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Google says it will not accept political advertising in S’pore; SDP criticises move

SINGAPORE — Technology giant Google said on Wednesday (Dec 4) that it will not accept political advertising in Singapore, in a decision that it had earlier disclosed to the Singapore Democratic Party (SDP) in email correspondence.

The Singapore Democratic Party said that it was invited to Google’s office to learn about its services in election campaigns, but shortly after that, it received information that Google had banned political advertisements in Singapore.

The Singapore Democratic Party said that it was invited to Google’s office to learn about its services in election campaigns, but shortly after that, it received information that Google had banned political advertisements in Singapore.

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SINGAPORE — Technology giant Google said that it will not accept political advertisements in Singapore, in a decision that it had earlier disclosed to the Singapore Democratic Party (SDP) in email correspondence.

In response to queries from TODAY on Wednesday (Dec 4), Google restated a decision that it had told the SDP, that it will not accept advertisements regulated by the Code of Practice for Transparency of Online Political Advertisements.

The code is part of Singapore’s “fake news” law, the Protection from Online Falsehoods and Manipulation Act (Pofma), which took effect on Oct 2.

In an online statement headed: “Update to the political content policy (November 2019)”, Google said that its ban in Singapore took effect on Monday. It is not clear when the statement was posted by the company.

A political advertisement or paid content is one that can reasonably be regarded as being directed towards a political end, whether to promote the interests of a political party or to to influence the outcome of an election, for example.  

In a statement to TODAY, Mr Ted Osius, vice-president of government affairs and public policy at Google Asia Pacific, said: “This was not an easy decision to make as Google is committed to delivering useful and relevant election-related information to users around the world. We had made similar decisions elsewhere, such as in Canada and Taiwan.”

The response was identical to the one Mr Osius gave on Dec 3 when replying to an email from Dr Paul Tambyah, SDP's chairman, who released email exchanges between the company and the party on Tuesday.

Google confirmed the authenticity of these emails to TODAY.

In a statement published on the party’s website, SDP had pushed the United States-headquartered conglomerate, whose parent company is Alphabet Inc, for an answer on why it decided to ban political advertisements in Singapore.

The party said that it was invited to Google’s Singapore office to learn about its services in election campaigns in June this year.

“When we subsequently tried to follow up with Google on the matter, we were suddenly told that the office was reviewing its policy. Shortly thereafter, we received information that Google had banned political advertising in Singapore,” the party said in its statement.

In Dr Tambyah’s first email sent to Mr Sundar Pichai, Google’s chief executive officer on Nov 22, he said that SDP was very disturbed to learn about changes to Google’s political content policy, given that the party is highly dependent on social media and the internet to get its message across to Singaporeans. He said that SDP had learnt of Google’s decision “from one of our partners”.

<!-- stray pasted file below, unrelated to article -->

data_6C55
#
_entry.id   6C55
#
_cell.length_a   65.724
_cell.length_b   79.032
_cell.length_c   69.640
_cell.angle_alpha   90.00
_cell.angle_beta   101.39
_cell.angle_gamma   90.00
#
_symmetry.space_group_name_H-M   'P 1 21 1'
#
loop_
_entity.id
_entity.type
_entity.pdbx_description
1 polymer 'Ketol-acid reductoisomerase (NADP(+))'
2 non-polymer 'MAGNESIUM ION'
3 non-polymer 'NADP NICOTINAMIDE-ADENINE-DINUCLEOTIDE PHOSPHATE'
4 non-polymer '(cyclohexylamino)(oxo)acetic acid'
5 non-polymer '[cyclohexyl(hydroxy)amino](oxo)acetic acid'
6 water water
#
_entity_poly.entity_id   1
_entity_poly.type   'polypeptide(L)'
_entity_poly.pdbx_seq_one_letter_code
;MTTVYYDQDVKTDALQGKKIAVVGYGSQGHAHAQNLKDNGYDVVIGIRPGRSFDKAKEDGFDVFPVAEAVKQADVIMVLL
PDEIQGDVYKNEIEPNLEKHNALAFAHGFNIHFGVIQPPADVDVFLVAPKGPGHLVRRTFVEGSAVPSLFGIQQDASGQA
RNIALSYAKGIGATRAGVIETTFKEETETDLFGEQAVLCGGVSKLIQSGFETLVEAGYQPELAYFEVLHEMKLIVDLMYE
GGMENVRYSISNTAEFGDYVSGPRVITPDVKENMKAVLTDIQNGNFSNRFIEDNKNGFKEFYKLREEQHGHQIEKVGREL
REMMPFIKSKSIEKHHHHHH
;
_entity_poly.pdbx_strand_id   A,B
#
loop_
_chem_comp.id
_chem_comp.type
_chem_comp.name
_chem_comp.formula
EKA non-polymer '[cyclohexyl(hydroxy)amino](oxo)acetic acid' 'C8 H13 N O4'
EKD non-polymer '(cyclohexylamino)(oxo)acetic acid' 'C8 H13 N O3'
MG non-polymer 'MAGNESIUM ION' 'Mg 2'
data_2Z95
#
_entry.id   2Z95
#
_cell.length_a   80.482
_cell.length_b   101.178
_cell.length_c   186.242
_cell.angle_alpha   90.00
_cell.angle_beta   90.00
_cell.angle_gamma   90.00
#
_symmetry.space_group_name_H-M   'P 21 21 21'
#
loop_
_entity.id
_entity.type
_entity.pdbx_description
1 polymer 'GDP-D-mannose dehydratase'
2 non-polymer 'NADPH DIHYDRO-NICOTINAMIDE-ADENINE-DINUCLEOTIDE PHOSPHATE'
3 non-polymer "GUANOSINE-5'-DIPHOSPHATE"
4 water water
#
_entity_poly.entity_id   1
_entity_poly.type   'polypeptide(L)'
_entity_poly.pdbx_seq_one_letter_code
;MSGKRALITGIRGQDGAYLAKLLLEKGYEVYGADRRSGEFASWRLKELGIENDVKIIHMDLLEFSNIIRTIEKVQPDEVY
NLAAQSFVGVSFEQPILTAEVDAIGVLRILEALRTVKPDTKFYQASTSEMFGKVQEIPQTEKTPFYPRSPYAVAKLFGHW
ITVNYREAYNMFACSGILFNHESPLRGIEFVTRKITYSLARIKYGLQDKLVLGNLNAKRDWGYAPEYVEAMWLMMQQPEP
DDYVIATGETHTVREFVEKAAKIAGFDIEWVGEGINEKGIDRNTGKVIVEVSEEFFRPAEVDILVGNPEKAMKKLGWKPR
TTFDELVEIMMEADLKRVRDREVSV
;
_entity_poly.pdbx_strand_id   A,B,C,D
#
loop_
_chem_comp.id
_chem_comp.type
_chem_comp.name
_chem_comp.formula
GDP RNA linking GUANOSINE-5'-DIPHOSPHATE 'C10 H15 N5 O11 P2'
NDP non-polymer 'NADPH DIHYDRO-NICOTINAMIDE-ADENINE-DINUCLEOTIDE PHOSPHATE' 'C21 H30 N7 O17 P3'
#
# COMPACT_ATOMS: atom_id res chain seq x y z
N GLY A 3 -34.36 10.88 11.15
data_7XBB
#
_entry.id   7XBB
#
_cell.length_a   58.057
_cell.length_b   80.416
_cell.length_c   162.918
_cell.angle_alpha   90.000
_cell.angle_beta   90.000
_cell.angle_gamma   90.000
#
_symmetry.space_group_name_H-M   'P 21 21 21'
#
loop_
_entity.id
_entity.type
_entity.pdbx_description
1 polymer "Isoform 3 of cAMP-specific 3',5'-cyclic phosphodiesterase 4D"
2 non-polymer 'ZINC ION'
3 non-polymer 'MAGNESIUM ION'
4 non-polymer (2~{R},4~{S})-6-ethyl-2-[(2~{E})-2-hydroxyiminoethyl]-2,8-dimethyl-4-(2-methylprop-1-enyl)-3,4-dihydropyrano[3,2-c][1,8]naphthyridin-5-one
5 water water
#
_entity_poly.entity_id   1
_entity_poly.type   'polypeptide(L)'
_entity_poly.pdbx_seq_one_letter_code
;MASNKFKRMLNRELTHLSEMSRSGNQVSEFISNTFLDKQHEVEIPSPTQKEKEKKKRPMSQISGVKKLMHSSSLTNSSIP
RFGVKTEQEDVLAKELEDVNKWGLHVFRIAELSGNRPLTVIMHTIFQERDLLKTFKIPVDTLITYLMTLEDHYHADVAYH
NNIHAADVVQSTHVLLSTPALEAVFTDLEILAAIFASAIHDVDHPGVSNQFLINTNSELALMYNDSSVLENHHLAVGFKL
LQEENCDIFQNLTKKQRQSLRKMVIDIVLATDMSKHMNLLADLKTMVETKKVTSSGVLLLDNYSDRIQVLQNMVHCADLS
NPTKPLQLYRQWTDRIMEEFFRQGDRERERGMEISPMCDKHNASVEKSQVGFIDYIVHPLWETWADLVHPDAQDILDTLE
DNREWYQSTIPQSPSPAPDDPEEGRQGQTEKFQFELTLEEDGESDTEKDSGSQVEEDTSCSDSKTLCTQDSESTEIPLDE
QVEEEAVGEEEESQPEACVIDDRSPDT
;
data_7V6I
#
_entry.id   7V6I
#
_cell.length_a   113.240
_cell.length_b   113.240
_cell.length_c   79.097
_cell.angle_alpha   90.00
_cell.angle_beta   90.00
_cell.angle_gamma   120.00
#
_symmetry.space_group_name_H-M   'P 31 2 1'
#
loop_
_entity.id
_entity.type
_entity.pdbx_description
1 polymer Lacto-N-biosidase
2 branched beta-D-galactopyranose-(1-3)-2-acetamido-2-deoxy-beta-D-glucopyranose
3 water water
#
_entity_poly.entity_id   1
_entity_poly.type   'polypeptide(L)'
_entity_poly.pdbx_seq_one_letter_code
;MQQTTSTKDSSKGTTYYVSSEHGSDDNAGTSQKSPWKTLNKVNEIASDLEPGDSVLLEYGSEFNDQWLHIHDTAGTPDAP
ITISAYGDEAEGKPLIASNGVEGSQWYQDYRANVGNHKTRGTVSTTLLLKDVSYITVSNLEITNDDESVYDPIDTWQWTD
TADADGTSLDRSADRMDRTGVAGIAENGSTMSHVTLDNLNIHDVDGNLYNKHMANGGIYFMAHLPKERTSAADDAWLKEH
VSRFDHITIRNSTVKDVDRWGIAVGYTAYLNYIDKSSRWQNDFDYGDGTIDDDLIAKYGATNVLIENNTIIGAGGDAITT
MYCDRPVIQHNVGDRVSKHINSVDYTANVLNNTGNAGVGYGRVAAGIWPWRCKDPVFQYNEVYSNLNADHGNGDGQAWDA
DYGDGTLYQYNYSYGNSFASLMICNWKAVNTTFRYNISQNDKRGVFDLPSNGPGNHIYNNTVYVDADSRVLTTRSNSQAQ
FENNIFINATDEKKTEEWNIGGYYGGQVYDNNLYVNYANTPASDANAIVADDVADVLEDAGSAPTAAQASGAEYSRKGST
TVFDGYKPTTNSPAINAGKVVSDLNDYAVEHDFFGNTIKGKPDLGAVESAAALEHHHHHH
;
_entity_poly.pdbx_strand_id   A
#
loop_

He added that alternative political parties would not have any ability to educate and inform Singaporean voters if they are not able to use Google’s advertising platforms.

In a reply to that email, Mr Osius said that each country has its own legislation on political advertisements and that Google will support such advertising consistent with its policies. 

Global scrutiny on the way social media platforms have been used to spread misinformation, especially in the run-up to elections, has intensified and internet giants have responded to increasing public censure in various ways.

At a congressional hearing in the US in October, Facebook’s founder Mark Zuckerberg defended its decision not to take down political advertisements that contained false information, while Twitter’s chief executive officer Jack Dorsey announced that it will stop all political advertising on the social media site.

In the case of Singapore, Google’s decision is markedly different from a decision announced by Facebook in September.

Facebook said that anyone who wants to run advertisements on the social media platform about social issues, elections or politics in Singapore will need to first confirm their identity and location, and disclose who is responsible for the ad.

This means that such advertisers will have to use ad transparency tools that Facebook has been progressively rolling out across the world.

The announcements by both Google and Facebook come as Singapore is headed for a General Election, which is due by April 2021.

In response to the email from Mr Osius, Dr Tambyah sent a second email, seeking more answers from the tech giant, such as the specific legislation that bans online political advertising in Singapore and the type of political advertising that would be inconsistent with Google’s policies.

Dr Tambyah's email to the company read: “Google's actions are even more incomprehensible considering that it was your Singapore office that invited the SDP to its office to explain your company's services. It was shortly thereafter that we received information that Google had banned political advertisements in Singapore. What happened in between?” 

No reply to that second email was published on SDP’s website.

Related topics

Google GE fake news SDP advertisement Politics Protection from Online Falsehoods and Manipulation Act

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